On Sunday, September 13th, I returned to the Laguna Playhouse for the Festival’s second presentation, Alonzo King’s LINES Ballet. The big draw seemed to be their newest collaborative work, “Biophony,” but I was impressed by their program as a whole, offering relief from the strict classicism in dance that is often seen in the venues south of LA, and demonstrating a single voice surely as original as I’d initially perceived Osnel Delgado Wambrug’s to be, and plenty honed after 32 years at that. Good call, LDF, on showcasing the merits of a single-artist, established company in addition to the repertory company Malpaso.
In “Concerto for Two Violins,” set to Bach, the dancers–in strikingly elegant, dark velvet leotards for the women and shorts for the men–started off as totally separate entities, all scattered soloists on stage. A quartet in the middle of the piece, by contrast, featured four dancers in light grey. Interconnected, the two men and two women essentially danced one solo together, hardly ever losing contact. I loved that each, in turn, really relied on the structure they made for support, as if they wouldn’t have been able to retain any verticality without the others there.
The “Men’s Quintet” that followed similarly relied on the cohesiveness of the unit, while pulling individuals away from, yet still framed by, the group. The men were all dressed alike in shimmering silver jeans, but the piece served to highlight their different ways of moving, both different from each other and different from the way men’s dances often construe their subjects to be–this was allowed to be softer, more supple, feminine at times. It began and ended with me wholly captivated; as the curtain rose, the five dancers were walking slowly upstage, facing upstage, as one then two fell feather-like to the ground; before a too-abrupt blackout, there was a lengthy, never boring, and exceedingly technical solo performed by one of King’s (and my own) clear favorites, Michael Montgomery, as the others created patterns around him with the same slow walking.
Finally, “Biophony” was the collaborative effort of King, his dancers, and “soundscape artist” Bernie Krause with composer Richard Blackford. “Biophony” is Krause’s term for the natural symphony that fills the world. Or did so before man invaded.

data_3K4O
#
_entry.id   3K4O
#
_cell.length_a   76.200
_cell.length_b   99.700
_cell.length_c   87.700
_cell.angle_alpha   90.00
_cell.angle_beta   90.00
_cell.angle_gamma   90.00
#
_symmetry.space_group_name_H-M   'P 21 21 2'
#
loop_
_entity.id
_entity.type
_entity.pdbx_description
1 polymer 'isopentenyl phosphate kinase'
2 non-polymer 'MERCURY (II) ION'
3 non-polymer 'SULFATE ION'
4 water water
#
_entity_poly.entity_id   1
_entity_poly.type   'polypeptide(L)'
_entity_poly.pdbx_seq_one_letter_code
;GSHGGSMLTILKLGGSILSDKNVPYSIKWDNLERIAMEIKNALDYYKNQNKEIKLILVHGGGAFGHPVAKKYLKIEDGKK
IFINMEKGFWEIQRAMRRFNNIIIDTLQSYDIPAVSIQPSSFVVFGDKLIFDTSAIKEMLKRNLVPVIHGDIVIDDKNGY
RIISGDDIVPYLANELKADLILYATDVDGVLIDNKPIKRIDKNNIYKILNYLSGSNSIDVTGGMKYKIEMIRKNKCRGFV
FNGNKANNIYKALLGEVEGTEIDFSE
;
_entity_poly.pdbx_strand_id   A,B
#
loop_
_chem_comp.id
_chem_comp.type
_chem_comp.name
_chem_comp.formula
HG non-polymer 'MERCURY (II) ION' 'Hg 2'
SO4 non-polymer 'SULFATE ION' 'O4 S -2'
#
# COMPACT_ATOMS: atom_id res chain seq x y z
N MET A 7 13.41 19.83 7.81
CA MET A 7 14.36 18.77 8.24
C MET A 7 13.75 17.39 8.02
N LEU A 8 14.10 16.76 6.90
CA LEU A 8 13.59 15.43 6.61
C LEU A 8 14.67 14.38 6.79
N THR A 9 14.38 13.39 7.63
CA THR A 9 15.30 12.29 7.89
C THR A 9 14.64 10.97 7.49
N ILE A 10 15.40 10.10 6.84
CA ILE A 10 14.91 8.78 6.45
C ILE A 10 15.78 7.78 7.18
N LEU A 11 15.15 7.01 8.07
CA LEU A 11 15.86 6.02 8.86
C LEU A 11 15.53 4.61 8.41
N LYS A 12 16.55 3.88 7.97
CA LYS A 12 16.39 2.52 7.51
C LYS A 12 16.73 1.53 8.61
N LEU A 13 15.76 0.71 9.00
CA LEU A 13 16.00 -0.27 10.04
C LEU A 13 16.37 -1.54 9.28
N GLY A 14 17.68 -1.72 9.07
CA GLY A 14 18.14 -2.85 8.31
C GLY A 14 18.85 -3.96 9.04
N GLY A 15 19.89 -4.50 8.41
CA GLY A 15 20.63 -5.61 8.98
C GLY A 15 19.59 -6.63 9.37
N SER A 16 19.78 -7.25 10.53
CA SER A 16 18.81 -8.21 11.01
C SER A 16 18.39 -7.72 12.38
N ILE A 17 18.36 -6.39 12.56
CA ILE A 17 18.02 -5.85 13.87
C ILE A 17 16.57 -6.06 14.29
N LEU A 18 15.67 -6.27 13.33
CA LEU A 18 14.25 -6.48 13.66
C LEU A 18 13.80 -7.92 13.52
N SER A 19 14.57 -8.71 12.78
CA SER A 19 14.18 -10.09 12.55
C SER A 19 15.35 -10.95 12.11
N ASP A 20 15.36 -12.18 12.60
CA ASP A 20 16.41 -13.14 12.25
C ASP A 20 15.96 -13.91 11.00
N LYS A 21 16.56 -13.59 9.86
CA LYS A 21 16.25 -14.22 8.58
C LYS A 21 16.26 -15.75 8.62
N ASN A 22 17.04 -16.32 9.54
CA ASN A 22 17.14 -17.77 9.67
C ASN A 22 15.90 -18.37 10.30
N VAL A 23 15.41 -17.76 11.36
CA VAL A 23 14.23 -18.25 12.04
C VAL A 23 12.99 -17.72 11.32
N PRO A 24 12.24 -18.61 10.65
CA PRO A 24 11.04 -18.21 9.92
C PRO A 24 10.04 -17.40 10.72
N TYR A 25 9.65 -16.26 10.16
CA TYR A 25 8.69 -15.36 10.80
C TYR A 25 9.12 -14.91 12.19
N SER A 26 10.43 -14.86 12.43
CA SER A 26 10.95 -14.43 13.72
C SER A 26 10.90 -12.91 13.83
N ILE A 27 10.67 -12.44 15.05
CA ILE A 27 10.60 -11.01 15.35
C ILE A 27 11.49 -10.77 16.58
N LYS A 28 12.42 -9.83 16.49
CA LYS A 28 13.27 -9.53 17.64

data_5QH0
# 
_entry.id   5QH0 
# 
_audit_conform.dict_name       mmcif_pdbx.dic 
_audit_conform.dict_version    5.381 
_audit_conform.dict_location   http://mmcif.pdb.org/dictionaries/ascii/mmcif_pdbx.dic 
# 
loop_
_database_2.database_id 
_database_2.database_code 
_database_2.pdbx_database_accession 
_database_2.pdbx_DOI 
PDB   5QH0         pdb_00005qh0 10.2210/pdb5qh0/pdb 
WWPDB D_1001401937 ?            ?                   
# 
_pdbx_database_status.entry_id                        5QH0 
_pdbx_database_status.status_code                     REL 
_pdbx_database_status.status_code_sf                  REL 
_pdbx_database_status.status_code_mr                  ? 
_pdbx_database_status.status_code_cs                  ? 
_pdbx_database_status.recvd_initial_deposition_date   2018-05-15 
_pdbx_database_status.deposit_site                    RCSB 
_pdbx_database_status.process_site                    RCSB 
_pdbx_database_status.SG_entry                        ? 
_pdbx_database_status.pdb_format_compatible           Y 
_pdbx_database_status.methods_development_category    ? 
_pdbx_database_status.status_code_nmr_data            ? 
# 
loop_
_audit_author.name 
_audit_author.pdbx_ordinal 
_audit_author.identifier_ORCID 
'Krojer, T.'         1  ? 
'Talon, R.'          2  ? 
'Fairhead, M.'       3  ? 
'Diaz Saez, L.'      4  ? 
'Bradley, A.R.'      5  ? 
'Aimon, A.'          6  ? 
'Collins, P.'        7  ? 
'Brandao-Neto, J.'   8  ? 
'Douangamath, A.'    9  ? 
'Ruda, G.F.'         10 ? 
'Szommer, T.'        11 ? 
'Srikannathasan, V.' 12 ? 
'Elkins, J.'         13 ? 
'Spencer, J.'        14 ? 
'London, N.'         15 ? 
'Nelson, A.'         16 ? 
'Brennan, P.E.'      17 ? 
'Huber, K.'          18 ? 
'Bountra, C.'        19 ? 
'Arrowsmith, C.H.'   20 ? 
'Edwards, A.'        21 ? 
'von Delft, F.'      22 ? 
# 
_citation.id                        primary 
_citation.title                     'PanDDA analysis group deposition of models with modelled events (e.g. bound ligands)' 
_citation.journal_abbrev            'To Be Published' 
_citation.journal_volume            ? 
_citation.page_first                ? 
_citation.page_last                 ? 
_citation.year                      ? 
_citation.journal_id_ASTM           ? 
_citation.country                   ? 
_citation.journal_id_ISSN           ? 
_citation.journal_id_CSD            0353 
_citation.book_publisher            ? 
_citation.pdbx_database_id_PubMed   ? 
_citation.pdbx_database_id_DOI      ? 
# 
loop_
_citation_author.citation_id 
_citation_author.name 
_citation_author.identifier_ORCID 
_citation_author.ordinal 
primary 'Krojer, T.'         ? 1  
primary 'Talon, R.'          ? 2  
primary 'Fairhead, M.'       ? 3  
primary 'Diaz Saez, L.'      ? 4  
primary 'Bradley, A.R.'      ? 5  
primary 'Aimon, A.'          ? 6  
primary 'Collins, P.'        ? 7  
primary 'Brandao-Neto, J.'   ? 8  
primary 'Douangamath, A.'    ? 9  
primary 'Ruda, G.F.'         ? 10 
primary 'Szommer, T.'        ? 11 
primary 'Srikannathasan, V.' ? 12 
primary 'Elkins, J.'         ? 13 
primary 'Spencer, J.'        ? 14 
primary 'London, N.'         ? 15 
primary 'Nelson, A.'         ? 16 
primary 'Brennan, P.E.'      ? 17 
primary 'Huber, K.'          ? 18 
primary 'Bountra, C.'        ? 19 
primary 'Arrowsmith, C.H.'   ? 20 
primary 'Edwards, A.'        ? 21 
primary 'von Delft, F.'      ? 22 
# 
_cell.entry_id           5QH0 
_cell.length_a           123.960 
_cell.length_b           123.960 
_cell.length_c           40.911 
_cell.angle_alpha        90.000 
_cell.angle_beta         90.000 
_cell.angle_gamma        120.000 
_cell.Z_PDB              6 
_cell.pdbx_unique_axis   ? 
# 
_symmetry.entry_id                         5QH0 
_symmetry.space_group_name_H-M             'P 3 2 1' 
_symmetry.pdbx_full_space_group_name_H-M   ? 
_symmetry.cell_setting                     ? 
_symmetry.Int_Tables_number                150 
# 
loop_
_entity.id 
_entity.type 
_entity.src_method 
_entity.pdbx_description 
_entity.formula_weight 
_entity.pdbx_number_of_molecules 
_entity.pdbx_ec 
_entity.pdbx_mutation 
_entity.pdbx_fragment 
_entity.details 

King’s translation of animal sounds into movements was abstract but clear. Costumes, like floaty, slow-moving organza and feathered skirts, enhanced the movement and the human-ness of the bodies wearing them, while hinting at the colors, textures, and shapes of the four-legged, winged, or no-legged creatures that would call home the various environments Krause had recorded: the Americas, Borneo, and Kenya. Similarly, the movements capitalized on this animal-palette (or ecosystem) of behaviors and impulses, straying far enough from ballet without going as far as making actual animal impersonations. I was able to spot a praying mantis rubbing its limbs together, for instance, and sting rays in seal-like matte black unitards, quickly-stepping hands motoring the creatures forward, threaded under their pelvises so their legs spanned out like wings.
As the dance traveled us to various corners of the world, my mind played with the idea that here, rather than follow my initial inclination to find animals I recognized, I could encounter something new, and could wonder at the function, say, of a foot, or a wing, or about the shape of this unknown being, described not necessarily by the human framework we constantly take for granted, but by the original set of movements and body positions which were slowly revealed to me.